Anti-cyclic citrullinated peptide (anti-CCP) is an antibody associated with RA. It can be measured with a blood test. Normally, anti-CCP should be less than 20 units per milliliter (u/mL), although different test kits or labs may have their own normal standards. It is elevated in approximately 60 to 70% of people who have RA, even at early stages of the disease. This antibody is not associated with other conditions, and it’s not clear what triggers its production in the body.
An autoimmune disease is a condition in which the body’s immune system attacks its own healthy tissue, resulting in harmful effects, such as pain, tissue breakdown, and sometimes permanent damage. Rheumatoid arthritis is a systemic autoimmune disease in which the joints are preferentially attacked. Most autoimmune diseases are chronic, and each disease generally targets one or a few select tissue types.
Inflammation, the body’s normal healing response to an injury or infection, should subside after an infection resolves or after healing takes place. Chronic inflammation occurs when immune cells and proteins are persistently elevated, and it can affect the whole body or may target a specific location (or locations). The effects of chronic inflammation include swelling, tissue damage, fever, and fatigue.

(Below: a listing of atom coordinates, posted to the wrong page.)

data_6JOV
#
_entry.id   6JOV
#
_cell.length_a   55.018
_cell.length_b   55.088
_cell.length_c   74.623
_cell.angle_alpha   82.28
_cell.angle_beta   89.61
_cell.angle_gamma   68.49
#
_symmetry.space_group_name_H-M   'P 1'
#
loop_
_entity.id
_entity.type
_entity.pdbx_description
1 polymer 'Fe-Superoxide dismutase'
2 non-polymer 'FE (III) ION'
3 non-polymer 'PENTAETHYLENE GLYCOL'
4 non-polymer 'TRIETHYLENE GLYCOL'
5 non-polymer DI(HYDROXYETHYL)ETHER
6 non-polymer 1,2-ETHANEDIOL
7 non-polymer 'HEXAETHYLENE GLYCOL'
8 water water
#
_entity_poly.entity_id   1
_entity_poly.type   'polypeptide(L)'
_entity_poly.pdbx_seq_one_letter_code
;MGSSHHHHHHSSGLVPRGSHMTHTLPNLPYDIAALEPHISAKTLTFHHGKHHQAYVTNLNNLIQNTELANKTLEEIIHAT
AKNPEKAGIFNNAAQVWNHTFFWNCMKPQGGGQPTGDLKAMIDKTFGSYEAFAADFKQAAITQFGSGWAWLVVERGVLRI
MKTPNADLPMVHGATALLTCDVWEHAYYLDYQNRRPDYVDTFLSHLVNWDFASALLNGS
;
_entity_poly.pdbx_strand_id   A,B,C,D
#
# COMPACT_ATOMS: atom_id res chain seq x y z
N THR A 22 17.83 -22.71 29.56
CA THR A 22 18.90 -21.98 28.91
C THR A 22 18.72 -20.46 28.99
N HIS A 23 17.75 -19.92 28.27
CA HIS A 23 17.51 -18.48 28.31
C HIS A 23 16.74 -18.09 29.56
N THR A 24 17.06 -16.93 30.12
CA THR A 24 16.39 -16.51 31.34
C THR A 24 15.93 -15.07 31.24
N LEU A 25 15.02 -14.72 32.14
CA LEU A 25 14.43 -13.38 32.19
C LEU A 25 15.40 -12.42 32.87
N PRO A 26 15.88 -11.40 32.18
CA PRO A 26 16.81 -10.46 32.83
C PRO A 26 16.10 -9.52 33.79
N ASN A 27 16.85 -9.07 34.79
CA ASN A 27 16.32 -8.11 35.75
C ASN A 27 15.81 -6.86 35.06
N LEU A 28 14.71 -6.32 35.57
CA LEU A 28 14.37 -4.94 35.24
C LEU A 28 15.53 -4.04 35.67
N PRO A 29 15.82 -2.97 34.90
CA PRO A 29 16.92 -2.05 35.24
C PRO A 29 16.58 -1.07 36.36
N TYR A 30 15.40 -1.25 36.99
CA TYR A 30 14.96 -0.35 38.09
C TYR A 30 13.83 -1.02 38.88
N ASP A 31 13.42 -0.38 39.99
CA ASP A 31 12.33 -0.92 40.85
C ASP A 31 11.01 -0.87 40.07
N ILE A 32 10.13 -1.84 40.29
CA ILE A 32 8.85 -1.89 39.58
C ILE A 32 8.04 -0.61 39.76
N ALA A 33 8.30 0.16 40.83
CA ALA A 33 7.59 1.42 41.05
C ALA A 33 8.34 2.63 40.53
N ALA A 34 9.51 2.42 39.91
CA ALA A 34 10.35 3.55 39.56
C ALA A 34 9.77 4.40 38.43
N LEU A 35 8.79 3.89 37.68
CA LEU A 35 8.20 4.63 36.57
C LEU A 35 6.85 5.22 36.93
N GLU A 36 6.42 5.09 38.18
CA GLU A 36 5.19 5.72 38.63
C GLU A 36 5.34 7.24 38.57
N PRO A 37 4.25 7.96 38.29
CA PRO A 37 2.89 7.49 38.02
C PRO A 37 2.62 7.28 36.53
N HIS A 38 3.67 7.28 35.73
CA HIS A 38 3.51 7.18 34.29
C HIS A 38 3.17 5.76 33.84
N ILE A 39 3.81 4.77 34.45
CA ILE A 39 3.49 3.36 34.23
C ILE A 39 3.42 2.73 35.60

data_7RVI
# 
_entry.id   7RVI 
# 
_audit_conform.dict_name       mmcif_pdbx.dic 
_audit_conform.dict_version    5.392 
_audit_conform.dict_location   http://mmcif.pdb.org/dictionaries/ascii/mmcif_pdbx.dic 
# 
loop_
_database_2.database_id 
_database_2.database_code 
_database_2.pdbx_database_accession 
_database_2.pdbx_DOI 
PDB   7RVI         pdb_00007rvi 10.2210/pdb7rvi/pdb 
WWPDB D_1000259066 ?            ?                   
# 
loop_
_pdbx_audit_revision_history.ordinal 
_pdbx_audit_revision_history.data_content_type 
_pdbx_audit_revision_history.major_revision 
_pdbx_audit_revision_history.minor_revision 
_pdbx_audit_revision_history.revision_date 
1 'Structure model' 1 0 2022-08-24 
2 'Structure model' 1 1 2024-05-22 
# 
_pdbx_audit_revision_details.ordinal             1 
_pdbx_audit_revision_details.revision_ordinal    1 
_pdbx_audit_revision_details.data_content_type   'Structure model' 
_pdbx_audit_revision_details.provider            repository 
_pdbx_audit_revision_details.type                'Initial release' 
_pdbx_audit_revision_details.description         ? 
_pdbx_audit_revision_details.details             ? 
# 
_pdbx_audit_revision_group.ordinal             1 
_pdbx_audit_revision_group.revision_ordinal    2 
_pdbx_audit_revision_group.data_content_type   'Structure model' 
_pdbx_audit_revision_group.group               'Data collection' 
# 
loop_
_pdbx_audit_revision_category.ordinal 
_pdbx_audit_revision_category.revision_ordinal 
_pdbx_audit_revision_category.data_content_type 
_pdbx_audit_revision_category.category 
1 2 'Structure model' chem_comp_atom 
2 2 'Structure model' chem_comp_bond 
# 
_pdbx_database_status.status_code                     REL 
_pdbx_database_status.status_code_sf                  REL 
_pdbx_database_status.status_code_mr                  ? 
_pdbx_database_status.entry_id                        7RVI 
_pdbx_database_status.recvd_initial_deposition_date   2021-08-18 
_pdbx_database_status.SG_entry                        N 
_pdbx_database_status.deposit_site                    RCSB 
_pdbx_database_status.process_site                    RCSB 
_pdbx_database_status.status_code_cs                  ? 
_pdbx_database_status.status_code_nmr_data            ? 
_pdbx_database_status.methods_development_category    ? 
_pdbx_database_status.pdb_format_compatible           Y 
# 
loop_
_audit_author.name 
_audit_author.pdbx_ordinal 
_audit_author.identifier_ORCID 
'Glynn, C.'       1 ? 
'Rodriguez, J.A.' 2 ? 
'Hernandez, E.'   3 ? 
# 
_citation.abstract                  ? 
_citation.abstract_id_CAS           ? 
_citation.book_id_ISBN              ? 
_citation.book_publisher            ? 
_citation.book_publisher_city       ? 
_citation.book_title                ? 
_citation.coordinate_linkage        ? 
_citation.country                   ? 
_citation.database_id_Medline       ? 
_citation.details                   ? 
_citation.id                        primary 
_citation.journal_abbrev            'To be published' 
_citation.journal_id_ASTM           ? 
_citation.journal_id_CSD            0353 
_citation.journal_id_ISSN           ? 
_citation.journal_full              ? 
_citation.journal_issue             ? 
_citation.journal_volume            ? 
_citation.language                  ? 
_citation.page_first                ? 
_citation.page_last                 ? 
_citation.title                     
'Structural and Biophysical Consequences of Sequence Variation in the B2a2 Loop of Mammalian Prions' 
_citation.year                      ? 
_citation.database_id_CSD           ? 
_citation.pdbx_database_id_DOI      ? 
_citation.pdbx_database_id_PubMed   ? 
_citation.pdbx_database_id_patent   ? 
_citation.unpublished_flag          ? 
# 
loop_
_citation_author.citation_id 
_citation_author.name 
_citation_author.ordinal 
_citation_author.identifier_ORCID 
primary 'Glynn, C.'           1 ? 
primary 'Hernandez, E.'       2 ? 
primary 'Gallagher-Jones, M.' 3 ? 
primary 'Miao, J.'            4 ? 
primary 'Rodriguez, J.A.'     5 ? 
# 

A C-reactive protein (CRP) blood test measures CRP, a protein that is produced by the liver and released into the blood. This protein aids the body’s immune system function, and it is released in response to inflammation.1 A normal CRP level should be lower than 10 milligrams per liter (mg/L). An elevated level is a sign of inflammation. A chronically elevated CRP level suggests chronic inflammatory disease and may point to a risk of heart disease.